Public Affairs Networking
15/06 – Migration remains at core of EU debate

The press of the past three days still feature comments on the migration issue, while it is reported – in Le Figaro for instance – that the situation escalates at Franco-Italian border. Some 200 migrants, who spent several days in Ventimilglia and Menton, gathered to ask for the right to move north, were dislodged on Saturday by Italian authorities. A group of around 50 migrants slipped away from police escort. They demand a “political response from the EU” and refuse to leave, even after having spent two nights in the open, further says the French daily.

Several media outlets report on Italian PM Matteo Renzi’s controversial statements this week-end. The French, British, Belgian and Hungarian press – among others – report that the situation in Europe is “heating up” after Mr Renzi denounced the lack of solidarity of other EU member states. He said that a “Plan B” was ready if they refused to help Italy cope with the crisis, as said in Les Echos. Corriere della Sera provides some additional information on the Italian PM’s plan, saying that it aims at creating fixed-term permission to allow regular immigrants to freely circulate in Europe and to set up a charter flights system to repatriate the irregular immigrants.

Les Echos’ Anne Bauer, considers that his plan, which “would first and foremost hurt Europe”, could be to simply let migrants arriving in Italy go to other countries in the Schengen area freely. FAZ adds that the Italian PM further asked for a revision of EU asylum law, especially the Dublin Regulation. As other migrations news, Les Echos further reports that EC President Juncker stated on French radio station France Culture that some EU member states are shedding crocodile tears after every shipwreck but refuse to compromise on the grounds that they should decide of their national immigration policies. It is “unconceivable hypocrisy”, he further underlined.

Naftemporiki and BNT say that Migration Commissioner Dimitris Avramopoulos had a meeting with the Greek regional governors at the headquarters of the Representation of the European Commission in Greece. Commissioner Avramopoulos informed the regional governors about the European Agenda on migration, stressing that for the first time, Europe acquires an integrated policy on the issue. Bulgarian media add that the forces of Frontex that support the Greek naval forces will also be doubled.

In an interview published in Le Journal du Dimanche, Frontex Director General Fabrice Leggeri stresses that “the EU must help Greece tackle this issue,” while referring to migration. After the Triton operation was enhanced in Italy, he calls European leaders to do the same with the Poseidon operation in Greece. says that European sources have explained that all EU countries agree that something must be done for asylum seekers, but the mandatory nature of the measures proposed by the EC generates discontentment.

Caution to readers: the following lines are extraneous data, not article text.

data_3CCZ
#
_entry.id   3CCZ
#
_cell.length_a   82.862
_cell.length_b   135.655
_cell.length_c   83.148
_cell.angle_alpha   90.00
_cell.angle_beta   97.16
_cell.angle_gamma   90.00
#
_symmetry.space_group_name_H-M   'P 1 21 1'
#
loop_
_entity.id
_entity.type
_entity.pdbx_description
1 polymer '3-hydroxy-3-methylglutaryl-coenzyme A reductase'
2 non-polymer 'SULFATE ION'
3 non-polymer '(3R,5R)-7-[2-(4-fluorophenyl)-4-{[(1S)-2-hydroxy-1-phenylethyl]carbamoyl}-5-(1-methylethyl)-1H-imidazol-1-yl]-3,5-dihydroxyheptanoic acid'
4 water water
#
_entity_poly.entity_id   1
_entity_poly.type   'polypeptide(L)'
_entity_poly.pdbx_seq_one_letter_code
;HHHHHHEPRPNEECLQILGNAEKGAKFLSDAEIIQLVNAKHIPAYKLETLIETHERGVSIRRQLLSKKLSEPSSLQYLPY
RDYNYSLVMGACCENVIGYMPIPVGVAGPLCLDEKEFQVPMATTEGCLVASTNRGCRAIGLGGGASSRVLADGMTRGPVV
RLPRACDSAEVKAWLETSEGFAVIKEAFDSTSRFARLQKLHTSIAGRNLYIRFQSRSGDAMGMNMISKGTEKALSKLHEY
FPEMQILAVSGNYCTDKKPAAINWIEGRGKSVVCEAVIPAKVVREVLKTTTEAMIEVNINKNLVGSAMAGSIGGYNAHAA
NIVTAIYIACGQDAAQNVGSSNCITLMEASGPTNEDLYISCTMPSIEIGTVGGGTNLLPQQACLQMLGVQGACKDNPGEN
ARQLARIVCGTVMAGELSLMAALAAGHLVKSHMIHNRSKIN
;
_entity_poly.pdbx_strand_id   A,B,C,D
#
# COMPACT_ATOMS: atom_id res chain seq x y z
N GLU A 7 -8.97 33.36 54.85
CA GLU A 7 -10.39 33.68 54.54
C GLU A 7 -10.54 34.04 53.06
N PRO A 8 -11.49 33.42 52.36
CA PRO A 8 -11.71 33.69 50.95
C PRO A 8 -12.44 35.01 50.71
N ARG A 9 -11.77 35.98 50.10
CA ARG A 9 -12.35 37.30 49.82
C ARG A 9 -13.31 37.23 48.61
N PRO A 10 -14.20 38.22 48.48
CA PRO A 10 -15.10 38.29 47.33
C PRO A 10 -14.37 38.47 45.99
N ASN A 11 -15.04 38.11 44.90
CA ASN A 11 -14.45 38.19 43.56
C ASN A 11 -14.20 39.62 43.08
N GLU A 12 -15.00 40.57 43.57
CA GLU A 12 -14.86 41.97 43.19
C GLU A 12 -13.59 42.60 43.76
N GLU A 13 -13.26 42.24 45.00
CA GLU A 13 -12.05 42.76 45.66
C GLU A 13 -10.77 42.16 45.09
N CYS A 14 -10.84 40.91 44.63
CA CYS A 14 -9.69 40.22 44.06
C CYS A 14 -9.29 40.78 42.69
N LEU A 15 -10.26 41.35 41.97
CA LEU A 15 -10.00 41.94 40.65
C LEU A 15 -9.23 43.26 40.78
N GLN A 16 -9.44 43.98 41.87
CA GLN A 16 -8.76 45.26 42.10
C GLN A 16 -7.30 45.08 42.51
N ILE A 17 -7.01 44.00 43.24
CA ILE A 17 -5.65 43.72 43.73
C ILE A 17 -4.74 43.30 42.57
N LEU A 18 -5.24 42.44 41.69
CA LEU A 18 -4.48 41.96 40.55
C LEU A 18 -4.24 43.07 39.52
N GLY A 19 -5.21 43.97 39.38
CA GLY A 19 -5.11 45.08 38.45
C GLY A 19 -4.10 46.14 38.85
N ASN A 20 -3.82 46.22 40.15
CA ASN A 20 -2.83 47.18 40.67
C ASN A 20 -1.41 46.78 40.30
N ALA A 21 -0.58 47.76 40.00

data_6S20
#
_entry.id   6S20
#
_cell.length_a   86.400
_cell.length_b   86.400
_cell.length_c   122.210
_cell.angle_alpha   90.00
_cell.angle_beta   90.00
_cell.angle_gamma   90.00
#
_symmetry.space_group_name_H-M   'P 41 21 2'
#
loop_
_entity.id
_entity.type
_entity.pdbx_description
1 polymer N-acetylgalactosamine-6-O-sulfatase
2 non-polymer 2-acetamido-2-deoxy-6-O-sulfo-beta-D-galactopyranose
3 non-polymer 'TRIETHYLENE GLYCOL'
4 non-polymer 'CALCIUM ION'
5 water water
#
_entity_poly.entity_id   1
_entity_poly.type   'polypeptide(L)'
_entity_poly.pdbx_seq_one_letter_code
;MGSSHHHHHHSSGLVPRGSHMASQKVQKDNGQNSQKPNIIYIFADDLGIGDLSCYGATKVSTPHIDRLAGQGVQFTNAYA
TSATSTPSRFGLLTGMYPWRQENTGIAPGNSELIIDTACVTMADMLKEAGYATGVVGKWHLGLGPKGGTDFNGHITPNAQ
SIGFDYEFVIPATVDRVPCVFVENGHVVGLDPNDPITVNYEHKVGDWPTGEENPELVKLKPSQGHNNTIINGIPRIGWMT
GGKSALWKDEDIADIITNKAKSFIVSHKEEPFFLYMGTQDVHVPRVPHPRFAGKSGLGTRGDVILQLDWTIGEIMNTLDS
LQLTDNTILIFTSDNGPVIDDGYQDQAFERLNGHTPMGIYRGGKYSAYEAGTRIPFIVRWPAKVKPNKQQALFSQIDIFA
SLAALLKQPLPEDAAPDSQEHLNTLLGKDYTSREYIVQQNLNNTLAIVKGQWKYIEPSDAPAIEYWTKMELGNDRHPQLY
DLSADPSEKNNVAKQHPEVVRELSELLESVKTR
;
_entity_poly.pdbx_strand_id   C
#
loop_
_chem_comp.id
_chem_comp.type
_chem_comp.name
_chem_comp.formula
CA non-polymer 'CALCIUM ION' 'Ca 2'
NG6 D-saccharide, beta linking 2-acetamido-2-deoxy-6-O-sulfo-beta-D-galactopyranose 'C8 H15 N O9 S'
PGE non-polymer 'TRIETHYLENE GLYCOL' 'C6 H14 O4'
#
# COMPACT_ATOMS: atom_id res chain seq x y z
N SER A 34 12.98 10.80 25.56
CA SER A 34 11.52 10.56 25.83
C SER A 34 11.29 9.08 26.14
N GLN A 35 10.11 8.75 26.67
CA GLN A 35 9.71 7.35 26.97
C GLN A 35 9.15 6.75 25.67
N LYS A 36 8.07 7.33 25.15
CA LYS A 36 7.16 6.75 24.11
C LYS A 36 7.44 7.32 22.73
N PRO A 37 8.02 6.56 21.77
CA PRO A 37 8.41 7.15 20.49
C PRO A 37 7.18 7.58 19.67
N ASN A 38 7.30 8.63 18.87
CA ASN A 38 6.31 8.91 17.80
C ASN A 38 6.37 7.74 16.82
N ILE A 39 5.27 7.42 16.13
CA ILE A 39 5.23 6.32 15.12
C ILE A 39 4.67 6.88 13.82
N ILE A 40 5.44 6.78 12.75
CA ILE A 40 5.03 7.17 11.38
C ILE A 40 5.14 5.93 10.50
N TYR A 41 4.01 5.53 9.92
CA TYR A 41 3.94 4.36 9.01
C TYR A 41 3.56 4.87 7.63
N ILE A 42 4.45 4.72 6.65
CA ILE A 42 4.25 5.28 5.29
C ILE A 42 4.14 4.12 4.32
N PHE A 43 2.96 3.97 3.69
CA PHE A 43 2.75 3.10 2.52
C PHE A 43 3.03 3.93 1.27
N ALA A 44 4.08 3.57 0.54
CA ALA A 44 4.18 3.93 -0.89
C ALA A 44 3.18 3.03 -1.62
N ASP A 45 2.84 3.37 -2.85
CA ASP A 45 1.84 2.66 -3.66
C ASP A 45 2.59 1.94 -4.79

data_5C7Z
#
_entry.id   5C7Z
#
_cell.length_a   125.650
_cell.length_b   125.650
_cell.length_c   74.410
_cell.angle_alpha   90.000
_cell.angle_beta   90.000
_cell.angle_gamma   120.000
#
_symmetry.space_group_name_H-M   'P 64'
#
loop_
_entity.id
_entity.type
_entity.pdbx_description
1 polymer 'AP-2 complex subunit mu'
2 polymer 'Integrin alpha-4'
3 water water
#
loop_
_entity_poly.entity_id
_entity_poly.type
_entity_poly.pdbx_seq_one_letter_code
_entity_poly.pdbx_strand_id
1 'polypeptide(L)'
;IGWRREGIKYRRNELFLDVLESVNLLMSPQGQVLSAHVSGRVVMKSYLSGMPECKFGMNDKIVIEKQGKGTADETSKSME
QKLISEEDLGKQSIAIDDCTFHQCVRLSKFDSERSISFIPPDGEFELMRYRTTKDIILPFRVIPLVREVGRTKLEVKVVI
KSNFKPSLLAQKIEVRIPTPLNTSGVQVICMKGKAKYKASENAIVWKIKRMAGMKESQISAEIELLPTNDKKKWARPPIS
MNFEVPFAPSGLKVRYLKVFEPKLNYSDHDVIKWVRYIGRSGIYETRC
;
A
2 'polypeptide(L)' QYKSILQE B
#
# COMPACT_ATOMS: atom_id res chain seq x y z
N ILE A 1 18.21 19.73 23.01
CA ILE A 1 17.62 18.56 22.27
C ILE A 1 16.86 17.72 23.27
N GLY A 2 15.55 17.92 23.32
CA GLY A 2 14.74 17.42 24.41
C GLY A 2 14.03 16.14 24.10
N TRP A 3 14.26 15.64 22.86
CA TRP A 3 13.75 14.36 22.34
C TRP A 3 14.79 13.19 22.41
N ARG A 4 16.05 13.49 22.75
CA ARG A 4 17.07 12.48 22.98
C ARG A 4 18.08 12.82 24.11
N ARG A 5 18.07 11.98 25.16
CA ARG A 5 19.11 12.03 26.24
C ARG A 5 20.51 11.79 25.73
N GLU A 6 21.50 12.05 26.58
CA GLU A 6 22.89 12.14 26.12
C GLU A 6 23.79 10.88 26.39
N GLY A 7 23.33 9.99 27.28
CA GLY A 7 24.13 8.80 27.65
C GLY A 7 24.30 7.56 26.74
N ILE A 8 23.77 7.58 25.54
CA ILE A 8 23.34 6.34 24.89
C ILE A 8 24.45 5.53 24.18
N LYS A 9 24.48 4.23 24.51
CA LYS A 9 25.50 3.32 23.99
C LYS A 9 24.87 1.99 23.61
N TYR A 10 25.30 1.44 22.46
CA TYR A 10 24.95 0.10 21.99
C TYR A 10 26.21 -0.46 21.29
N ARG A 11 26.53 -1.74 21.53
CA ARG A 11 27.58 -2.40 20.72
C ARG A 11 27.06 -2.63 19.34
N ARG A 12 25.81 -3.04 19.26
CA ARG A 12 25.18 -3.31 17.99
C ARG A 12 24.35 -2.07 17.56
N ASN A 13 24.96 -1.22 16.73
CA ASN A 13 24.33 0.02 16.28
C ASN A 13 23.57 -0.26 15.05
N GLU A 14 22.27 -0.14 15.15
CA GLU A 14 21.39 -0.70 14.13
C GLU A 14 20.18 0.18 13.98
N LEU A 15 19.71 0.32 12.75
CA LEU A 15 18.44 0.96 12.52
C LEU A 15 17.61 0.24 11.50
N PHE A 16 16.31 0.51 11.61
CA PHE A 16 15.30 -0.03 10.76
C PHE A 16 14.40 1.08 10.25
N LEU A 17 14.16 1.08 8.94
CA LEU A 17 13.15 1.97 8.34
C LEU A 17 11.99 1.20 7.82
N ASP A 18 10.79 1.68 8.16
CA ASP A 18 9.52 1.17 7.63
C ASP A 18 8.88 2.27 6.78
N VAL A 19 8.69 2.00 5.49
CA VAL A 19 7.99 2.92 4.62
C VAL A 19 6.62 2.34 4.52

As a critical comment on the EU’s policy, Researcher Álvaro Vasconcelos writes in an opinion piece in Público that a military operation against the traffickers, as thought of by the European Council, may be a political, strategic and humanitarian disaster, but above all an ethical incoherence regarding the EU values. MEP Paavo Väyrynen (ALDE) in an Uusi Suomi blog underlines that Italy and Greece’s burden should be lightened through financial support and by sending asylum applications processors from other European countries.

Süddeutsche Zeitung’s Heribert Prantl calls the refugees’ misery a “historic humanitarian challenge for European politics” and stresses that the EU’s “stronghold policy” is “far from reality.” Alexandra Föderl-Schmid analyses – in a commentary for Der Standard – Austrian Interior Minister Johanna Mikl-Leitner’s order to stop asylum proceedings in order to exert pressure ahead of the meeting of the Council of the EU this week, with the aim of easing the “asylum burden” on Austria. Ms Föderl-Schmid poses the question of whether Ms Mikl-Leitner believes that this threat will impress the other EU member states and make them agree to a quota system for the distribution of asylum seekers in the EU. This kind of “actionism” is based on the fear of the FPÖ following the party’s success in regional elections, the author also stresses.

Meanwhile, Peter Sutherland, the UN secretary general’s special representative on international migration, said that the UK was not taking its fair share of migrants fleeing turmoil in North Africa and the Middle East, as reports The Daily Mail. He berated politicians for not explaining the benefits of immigration, claiming this risked fostering a climate of xenophobia and racism. Jutarnji list informs that EU’s Interior Ministers will be discussing for the first time today and tomorrow whether or not to accept refugees from Eritrea and Syria, which travelled to Italy and Greece,


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